You can adjust the volume level of a track or have the volume change over time using the rubber band in an audio track of a Timeline panel.
In the audio track header, click the Show Keyframes button, and choose one of the following from the menu:
- Clip Keyframes: You can animate audio effects for a clip, including Volume Level. These keyframes only apply to the selected clip.
- Track Keyframes: You can animate audio track effects like Volume and Mute. These keyframes apply to the entire track.
- Track Panner: You can change a track’s volume level. For more information, see Panning and balancing.
Use either the Selection tool or the Pen tool to move the Volume level rubber band up (increase volume) or down (decrease volume).
If you want the Volume effect to change over time, place the current-time indicator at the location for each change, click the Add/Remove Keyframe button in the audio track header, and drag the keyframe up (louder) or down (quieter).
This procedure pastes all effects and attributes of the first clip selected, not just its volume settings.
- Enter a value for the Level. A negative value decreases the volume level and a positive value increases the volume level. A value of 0.0 represents the original clip’s volume level without adjustment.
- Click the triangle next to Level to expand the effect options. Use the slider to adjust the volume level.
A keyframe is automatically created at the position of the current-time indicator in the Effect Controls panel.
(Optional) To change the Volume effect over time, move the current-time indicator and adjust the volume level graph in the Effect Controls panel.
Using the Audio Track Mixer, you can set volume levels of all the audio tracks at the same time. For example, you can raise the volume of a narrator’s voice on one audio track while simultaneously decreasing the volume of the background music on another track. The Audio Track Mixer lets you make adjustments in real time while you listen to playback from desired tracks. For more information, see Audio Track Mixer overview.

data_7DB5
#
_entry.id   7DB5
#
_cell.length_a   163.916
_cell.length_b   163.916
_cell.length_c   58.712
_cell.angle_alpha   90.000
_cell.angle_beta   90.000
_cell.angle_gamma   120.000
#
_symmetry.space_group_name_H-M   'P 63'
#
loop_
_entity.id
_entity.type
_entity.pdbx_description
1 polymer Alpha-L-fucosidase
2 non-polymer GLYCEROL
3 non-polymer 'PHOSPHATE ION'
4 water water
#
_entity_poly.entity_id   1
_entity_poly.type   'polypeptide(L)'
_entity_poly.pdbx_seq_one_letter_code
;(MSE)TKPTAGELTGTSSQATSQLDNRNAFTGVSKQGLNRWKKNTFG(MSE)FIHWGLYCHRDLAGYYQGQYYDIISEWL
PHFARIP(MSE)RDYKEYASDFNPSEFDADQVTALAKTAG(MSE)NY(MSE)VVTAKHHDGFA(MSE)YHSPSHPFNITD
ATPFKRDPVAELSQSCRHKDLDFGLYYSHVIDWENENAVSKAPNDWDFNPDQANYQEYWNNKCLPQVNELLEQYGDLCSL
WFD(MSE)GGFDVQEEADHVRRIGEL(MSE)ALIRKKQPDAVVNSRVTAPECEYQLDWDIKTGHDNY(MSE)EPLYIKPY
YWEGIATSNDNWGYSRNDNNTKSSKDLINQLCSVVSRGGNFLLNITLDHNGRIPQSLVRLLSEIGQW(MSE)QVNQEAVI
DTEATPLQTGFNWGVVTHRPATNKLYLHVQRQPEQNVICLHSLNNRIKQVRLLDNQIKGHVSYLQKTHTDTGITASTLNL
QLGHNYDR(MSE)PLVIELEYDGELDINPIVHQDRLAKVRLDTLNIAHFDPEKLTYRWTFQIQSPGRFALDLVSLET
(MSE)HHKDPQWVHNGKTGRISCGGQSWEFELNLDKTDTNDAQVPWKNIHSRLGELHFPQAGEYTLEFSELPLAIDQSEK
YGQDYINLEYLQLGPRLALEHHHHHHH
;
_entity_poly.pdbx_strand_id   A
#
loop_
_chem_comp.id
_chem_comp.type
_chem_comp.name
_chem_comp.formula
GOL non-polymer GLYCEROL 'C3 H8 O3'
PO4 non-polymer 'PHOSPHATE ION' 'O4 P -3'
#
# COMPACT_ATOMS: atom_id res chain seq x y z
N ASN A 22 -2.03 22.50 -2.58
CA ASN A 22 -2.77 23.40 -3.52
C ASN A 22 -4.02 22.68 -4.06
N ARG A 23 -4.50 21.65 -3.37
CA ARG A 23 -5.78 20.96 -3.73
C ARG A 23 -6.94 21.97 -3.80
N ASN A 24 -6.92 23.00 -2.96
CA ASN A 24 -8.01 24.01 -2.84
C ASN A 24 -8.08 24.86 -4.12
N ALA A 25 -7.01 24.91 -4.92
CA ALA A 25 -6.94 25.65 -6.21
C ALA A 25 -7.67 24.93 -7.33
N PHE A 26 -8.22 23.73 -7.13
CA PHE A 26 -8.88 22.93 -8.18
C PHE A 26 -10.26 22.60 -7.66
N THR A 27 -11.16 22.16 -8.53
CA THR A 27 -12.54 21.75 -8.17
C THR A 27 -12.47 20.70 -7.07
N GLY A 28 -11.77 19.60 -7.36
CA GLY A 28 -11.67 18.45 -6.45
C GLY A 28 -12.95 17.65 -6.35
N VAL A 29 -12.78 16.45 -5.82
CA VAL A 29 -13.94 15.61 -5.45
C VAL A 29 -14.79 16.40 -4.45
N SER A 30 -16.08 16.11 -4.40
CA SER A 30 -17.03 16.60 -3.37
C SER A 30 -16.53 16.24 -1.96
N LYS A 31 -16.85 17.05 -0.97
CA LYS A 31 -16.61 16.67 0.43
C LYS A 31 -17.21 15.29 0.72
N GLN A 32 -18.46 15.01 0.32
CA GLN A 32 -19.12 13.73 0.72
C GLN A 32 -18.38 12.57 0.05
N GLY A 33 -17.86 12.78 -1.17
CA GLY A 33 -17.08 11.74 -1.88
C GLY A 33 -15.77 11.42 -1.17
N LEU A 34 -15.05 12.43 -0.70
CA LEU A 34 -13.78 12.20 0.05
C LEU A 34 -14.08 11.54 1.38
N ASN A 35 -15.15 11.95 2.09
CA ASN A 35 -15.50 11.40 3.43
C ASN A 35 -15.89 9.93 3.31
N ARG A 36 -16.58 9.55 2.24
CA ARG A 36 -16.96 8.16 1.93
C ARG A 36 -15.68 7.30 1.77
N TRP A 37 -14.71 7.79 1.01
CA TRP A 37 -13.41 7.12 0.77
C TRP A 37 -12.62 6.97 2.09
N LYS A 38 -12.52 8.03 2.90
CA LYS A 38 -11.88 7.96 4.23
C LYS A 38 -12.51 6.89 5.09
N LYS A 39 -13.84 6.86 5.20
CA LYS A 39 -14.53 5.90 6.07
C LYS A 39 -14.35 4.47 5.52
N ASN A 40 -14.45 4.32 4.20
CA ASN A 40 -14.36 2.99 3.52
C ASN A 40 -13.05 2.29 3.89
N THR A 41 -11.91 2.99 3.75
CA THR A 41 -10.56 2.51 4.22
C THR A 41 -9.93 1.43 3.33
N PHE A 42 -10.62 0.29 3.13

By default, the volume adjustments made for each audio track on the Audio Track Mixer are saved in Show Keyframes visible on that track in the Timeline panel. Volume adjustments made for the whole mix are saved in Track Volume keyframes visible in the Master audio track in the Timeline panel.
Any adjustments you make during the editing process is remembered by the console. A timecode is required for synchronization in automation. The automation modes drop-down list is located above the fader bars in the Audio Track Mixer panel.
- Off – It ignores track settings and existing keyframes during playback. Changes are not recorded in this mode.
- Read – It is the default automation mode. Track keyframes are used to control playback. If a track does not have keyframes, changes affect the entire track.
- Write – It records adjustments and created keyframes during playback. Changes are made when playback begins. It does not wait for the settings to be changed.
- Touch – It is similar to Write. Automation does not occur until you adjust a property. When you stop adjusting the property, it returns to the previous state.
- Latch – It is also similar to Write. Automation does not start until you adjust a property. The property settings are available from the previous adjustment.
For each audio track in the Timeline panel, click the Show Keyframes button. Choose Clip Keyframes, Track Keyframes, or Track Panner from the pop-up menu. For more information, see Adjust track volume with keyframes.
Track Volume keyframes appear on each of the tracks for which you made volume adjustments, including the Master track.
You can use this procedure when automation isn’t applied to a track. If levels vary over time because track automation keyframes are already applied, you may be able to adjust the track level uniformly by sending it to a sub mix and setting the sub mix level.
Muting doesn’t affect pre-fader items such as effects and sends. Also, the state of the Mute Track button is subject to the automation settings in effect. If you want to silence the track output completely, click the track’s Speaker icon in the Timeline panel.